I am the least of the apostles. 1 Corinthians 15:9

I am the very least of all the saints. Ephesians 3:8

I am the foremost of sinners. 1 Timothy 1:15

A missing link --- humility? 

Humility and a passion for praise are a pair of characteristics which together indicate growth in grace. The healthy heart is one that bows down in humility and rises in praise and adoration. So too, Paul, released from the bounds of self-proclaimed confidence and boldness, articulates humility in his letters descriptions of himself quoted in the previous scripture citations dating respectively from around A.D. 59, 63, and 64. As the years pass he goes lower; he grows downward! And as his self-esteem sinks, so his rapture of praise and adoration for the God who so wonderfully saved him rises.

And with a momentary flashback to the question I raised as to why this story of Peter appears in the middle of the Passion story?  “and he wept….”

Booker T. Washington, the renowned black educator, was an outstanding example of this truth. Shortly after he took over the presidency of Tuskegee Institute in Alabama, he was walking in an exclusive section of town when he was stopped by a wealthy white woman. Not knowing the famous Mr. Washington by sight, she asked if he would like to earn a few dollars by chopping wood for her. Because he had no pressing business at the moment, Professor Washington smiled, rolled up his sleeves, and proceeded to do the humble chore she had requested. When he was finished, he carried the logs into the house and stacked them by the fireplace. A little girl recognized him and later revealed his identity to the lady. 

The next morning the embarrassed woman went to see Mr. Washington in his office at the Institute and apologized profusely. "It's perfectly all right, Madam," he replied. "Occasionally I enjoy a little manual labor. Besides, it's always a delight to do something for a friend." She shook his hand warmly and assured him that his meek and gracious attitude had endeared him and his work to her heart. Not long afterward she showed her admiration by persuading some wealthy acquaintances to join her in donating thousands of dollars to the Tuskegee Institute.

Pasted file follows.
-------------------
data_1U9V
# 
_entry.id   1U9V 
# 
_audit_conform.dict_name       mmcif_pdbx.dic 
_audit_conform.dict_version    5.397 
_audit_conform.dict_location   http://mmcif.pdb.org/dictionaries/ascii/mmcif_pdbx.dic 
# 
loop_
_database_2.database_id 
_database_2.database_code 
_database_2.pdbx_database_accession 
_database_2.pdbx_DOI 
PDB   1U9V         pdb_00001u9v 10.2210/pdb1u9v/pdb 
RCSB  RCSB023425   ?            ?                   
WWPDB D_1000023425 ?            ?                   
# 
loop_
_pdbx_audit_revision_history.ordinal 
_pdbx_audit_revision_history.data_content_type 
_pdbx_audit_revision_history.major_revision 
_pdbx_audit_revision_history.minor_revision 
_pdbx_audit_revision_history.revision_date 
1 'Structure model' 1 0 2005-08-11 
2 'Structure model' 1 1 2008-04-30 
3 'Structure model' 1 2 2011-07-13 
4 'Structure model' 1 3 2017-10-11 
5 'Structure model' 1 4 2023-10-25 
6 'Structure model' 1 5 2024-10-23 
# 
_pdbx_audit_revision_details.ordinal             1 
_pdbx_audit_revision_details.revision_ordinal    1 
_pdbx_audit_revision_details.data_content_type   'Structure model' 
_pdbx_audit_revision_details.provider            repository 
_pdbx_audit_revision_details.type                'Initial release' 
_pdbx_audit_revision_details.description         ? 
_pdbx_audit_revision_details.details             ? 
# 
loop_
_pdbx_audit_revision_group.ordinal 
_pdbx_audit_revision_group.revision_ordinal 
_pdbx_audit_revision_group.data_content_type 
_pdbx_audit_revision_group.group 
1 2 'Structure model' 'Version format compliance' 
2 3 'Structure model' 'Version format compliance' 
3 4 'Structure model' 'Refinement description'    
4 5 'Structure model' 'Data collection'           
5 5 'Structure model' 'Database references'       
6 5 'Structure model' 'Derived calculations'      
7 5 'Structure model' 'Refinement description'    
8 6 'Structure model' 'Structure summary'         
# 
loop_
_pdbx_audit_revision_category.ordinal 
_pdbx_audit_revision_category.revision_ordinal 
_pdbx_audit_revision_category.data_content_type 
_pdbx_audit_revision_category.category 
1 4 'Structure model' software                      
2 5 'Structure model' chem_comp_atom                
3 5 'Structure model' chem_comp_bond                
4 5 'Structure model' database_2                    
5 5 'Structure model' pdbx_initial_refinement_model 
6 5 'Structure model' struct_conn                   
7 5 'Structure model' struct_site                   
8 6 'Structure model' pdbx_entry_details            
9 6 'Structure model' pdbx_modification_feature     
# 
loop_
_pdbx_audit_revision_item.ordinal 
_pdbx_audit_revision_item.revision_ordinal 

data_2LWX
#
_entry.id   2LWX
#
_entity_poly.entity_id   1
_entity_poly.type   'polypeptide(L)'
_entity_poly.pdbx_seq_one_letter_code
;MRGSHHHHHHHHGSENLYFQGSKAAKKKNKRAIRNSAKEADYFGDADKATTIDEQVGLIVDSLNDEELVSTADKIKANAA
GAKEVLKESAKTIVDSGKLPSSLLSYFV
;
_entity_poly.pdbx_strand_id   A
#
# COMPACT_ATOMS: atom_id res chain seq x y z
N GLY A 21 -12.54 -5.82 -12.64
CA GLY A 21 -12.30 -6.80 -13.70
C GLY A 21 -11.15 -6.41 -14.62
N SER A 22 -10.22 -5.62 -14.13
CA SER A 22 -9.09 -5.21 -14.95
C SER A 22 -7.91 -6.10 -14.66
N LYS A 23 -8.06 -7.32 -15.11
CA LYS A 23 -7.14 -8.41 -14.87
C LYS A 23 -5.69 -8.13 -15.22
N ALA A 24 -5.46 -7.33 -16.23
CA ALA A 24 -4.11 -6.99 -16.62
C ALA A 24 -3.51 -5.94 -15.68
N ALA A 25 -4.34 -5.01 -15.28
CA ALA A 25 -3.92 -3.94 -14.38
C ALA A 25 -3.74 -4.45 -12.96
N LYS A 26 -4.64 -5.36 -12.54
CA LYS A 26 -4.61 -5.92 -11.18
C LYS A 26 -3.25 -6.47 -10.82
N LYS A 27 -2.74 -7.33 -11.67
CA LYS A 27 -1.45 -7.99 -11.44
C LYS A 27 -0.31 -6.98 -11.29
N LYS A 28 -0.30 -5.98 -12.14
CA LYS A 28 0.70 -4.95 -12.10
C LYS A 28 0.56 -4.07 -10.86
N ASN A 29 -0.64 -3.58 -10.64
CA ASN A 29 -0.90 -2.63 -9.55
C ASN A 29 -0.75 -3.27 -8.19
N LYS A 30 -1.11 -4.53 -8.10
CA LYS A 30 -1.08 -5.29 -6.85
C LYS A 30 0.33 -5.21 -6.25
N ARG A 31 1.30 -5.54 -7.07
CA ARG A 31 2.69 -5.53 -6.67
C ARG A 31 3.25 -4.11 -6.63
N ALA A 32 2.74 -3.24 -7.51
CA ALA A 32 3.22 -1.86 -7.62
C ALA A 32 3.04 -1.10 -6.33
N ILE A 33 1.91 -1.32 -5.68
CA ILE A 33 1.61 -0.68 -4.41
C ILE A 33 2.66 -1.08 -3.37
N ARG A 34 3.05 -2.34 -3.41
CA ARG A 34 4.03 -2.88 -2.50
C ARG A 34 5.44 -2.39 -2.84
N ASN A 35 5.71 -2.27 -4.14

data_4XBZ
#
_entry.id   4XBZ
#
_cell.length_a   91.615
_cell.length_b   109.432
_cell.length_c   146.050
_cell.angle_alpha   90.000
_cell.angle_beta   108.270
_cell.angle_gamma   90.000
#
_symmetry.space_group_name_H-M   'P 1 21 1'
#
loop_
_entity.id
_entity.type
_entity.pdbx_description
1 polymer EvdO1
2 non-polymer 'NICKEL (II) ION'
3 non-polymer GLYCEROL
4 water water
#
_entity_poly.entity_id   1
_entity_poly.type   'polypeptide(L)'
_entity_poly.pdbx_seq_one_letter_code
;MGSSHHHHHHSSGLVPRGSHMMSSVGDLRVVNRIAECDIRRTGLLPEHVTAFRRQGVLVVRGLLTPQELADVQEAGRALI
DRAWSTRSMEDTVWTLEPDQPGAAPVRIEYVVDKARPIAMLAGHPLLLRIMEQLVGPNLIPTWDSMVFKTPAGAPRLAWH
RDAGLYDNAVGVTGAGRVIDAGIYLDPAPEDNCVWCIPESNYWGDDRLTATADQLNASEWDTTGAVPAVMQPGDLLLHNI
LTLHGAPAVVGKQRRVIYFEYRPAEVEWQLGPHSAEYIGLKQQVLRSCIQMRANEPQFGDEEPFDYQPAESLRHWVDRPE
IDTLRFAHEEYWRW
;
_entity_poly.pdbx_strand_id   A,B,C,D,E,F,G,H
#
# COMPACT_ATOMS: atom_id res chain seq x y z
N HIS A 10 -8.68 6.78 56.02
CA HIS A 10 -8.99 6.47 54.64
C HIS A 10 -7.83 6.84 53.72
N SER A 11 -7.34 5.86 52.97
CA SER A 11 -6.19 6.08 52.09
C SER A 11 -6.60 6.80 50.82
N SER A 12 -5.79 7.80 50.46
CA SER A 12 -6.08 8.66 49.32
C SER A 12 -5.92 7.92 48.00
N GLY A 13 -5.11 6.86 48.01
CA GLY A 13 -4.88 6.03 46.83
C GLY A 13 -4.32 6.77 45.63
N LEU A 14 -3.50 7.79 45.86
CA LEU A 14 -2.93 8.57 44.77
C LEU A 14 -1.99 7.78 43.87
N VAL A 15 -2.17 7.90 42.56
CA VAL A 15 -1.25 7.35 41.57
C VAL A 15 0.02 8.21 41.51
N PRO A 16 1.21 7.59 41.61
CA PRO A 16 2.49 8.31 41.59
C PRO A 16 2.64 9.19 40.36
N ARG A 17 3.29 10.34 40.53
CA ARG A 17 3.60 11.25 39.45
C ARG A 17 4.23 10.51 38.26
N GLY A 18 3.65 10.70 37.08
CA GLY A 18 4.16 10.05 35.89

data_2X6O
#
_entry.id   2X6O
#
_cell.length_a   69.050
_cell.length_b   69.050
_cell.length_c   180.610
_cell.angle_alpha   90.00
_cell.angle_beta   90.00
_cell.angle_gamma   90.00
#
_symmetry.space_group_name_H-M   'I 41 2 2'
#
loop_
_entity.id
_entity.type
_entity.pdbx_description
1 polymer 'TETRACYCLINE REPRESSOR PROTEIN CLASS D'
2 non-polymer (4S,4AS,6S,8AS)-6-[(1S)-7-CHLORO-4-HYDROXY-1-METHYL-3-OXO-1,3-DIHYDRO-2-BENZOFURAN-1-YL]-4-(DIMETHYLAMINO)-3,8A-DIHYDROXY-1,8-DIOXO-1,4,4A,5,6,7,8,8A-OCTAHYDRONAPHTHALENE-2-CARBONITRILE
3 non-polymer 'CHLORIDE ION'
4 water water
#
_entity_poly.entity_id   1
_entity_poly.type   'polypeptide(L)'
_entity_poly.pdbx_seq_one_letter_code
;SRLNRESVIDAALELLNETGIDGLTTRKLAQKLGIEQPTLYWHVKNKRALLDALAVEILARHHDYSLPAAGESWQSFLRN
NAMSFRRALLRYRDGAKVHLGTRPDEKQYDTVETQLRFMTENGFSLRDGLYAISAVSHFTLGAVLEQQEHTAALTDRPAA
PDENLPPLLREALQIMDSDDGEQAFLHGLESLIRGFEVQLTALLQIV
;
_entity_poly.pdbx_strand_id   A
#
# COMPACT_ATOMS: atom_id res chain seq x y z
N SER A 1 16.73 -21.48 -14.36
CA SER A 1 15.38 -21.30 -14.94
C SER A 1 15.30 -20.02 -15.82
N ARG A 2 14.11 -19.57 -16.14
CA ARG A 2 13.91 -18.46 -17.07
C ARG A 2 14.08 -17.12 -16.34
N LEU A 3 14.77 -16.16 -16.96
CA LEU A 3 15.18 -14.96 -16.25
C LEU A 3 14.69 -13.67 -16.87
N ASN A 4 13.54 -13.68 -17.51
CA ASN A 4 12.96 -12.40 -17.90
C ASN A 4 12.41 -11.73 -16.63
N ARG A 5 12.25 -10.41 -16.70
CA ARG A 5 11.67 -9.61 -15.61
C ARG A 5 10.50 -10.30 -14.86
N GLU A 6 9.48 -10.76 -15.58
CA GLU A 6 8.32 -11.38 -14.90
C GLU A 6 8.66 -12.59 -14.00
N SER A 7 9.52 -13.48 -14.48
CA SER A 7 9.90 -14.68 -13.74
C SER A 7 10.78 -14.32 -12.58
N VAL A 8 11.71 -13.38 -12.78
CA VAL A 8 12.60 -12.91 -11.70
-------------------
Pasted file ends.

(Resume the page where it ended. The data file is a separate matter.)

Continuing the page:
Yes, humility was not a characteristic we would attribute to Peter, but with God there is always more to the story. God accepts as we are, but doesn’t leave us there…even during our Lenten journey…He can do a new thing if we let him. Paul surrendered. Did Peter?

We have to look to the breakfast at the lake following the resurrection as recorded in the  21st Chapter of Gospel John when Jesus asked Peter “Simon, son of John, Do you love me?” It was the question Jesus asked three times, coincidentally matching the number of times Peter had denied Jesus at the trial that transformed Peter to the one who would later testify to the High Priest after he was arrested for proclaiming Jesus following the resurrection. As recorded in Acts 4, the priest asked Peter, “By power or by what name did you do this (healed a crippled beggar)? Peter answered, “Rulers of the people and elders, if we are questioned today because of a good deed done to someone who was sick and are asked how this man has been healed, let it be known to all of you, and to all the people of Israel, that this man is standing before you in good health by the name of Jesus Christ of Nazareth, who you crucified, who God raised from the dead.”

And this was shortly followed up by a threat from their captures to in effect cease and desist if they continue to speak in Christ’s name to which Peter would reply, “Whether it is right in God’s sight to listen to you rather that to God, you must judge; for we cannot keep from speaking about what we have seen and heard”

Now does that sound like the same Peter, or someone in whom God has done a new thing!

An isolated moment in history? One that has some value for us during this time of Lent…the Sunday before Jesus is welcomed into the City… Palm Sunday? The rest of Peter’s story is our story that God is never willing to leave the faithful where they are… us. God rewrites our story and if we are open to God’s remaking, individually, as a family, as a community of faith, He will not leave us there….He will do in us a new thing so that we too can join the Saints in completing the mission that Jesus began in His death and resurrection… and add to the historical legacy of the new thing he did for the Nation of Israel as he gathered the dispora back to Jerusalem, Paul who would go on to evangelize the gentiles and Peter the Jews.